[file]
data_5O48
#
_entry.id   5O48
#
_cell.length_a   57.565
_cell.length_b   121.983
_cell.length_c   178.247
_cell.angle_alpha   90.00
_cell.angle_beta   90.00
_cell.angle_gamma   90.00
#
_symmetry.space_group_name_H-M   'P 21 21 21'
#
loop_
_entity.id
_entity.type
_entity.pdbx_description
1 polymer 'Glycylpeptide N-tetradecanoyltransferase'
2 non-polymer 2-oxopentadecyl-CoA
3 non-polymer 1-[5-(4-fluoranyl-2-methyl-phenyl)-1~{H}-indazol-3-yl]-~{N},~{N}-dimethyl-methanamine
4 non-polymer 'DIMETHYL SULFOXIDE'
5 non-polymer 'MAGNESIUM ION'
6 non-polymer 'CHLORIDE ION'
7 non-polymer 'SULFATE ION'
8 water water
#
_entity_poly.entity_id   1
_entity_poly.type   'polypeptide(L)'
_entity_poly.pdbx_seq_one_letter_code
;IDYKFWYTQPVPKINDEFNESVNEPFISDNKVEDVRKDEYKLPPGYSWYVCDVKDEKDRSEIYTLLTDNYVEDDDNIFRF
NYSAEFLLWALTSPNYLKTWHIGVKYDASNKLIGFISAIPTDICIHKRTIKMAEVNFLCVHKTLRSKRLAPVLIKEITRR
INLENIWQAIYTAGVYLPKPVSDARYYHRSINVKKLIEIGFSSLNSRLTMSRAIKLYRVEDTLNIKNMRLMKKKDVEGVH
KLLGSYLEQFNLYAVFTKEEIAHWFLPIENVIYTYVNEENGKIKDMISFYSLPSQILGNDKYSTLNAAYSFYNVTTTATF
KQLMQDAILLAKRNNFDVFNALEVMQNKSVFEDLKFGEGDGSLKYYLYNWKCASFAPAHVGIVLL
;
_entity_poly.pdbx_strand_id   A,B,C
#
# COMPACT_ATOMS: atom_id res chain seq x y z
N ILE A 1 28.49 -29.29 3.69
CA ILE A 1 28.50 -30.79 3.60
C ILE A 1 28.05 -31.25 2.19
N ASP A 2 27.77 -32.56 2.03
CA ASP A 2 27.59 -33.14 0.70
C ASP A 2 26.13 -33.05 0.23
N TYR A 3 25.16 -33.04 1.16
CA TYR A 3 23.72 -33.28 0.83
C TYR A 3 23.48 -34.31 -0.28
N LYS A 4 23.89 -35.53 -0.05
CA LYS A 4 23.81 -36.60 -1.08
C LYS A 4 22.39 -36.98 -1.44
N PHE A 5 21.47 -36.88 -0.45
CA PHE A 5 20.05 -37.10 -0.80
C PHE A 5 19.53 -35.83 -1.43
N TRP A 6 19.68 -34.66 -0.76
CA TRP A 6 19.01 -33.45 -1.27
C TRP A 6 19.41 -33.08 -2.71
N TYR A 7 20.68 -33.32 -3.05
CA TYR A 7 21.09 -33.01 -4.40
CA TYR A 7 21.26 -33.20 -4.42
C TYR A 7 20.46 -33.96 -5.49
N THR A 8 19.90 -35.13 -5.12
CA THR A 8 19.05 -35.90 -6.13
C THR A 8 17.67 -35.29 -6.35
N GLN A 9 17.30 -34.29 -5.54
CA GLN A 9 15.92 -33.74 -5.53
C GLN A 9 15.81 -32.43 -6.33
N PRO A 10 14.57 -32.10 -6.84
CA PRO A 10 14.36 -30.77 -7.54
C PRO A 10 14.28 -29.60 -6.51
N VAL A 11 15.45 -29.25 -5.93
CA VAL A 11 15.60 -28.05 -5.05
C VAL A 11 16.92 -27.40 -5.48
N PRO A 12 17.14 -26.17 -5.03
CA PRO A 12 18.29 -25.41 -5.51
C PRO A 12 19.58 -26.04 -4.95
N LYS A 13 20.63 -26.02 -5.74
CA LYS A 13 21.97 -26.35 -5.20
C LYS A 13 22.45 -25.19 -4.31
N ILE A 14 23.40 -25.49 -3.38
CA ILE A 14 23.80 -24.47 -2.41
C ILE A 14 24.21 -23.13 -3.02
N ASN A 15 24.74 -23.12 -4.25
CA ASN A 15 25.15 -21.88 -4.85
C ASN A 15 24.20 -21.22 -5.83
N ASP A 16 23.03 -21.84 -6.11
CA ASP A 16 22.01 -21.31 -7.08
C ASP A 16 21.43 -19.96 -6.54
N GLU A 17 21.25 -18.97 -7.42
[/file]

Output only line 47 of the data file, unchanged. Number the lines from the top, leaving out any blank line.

C TYR A 3 23.48 -34.31 -0.28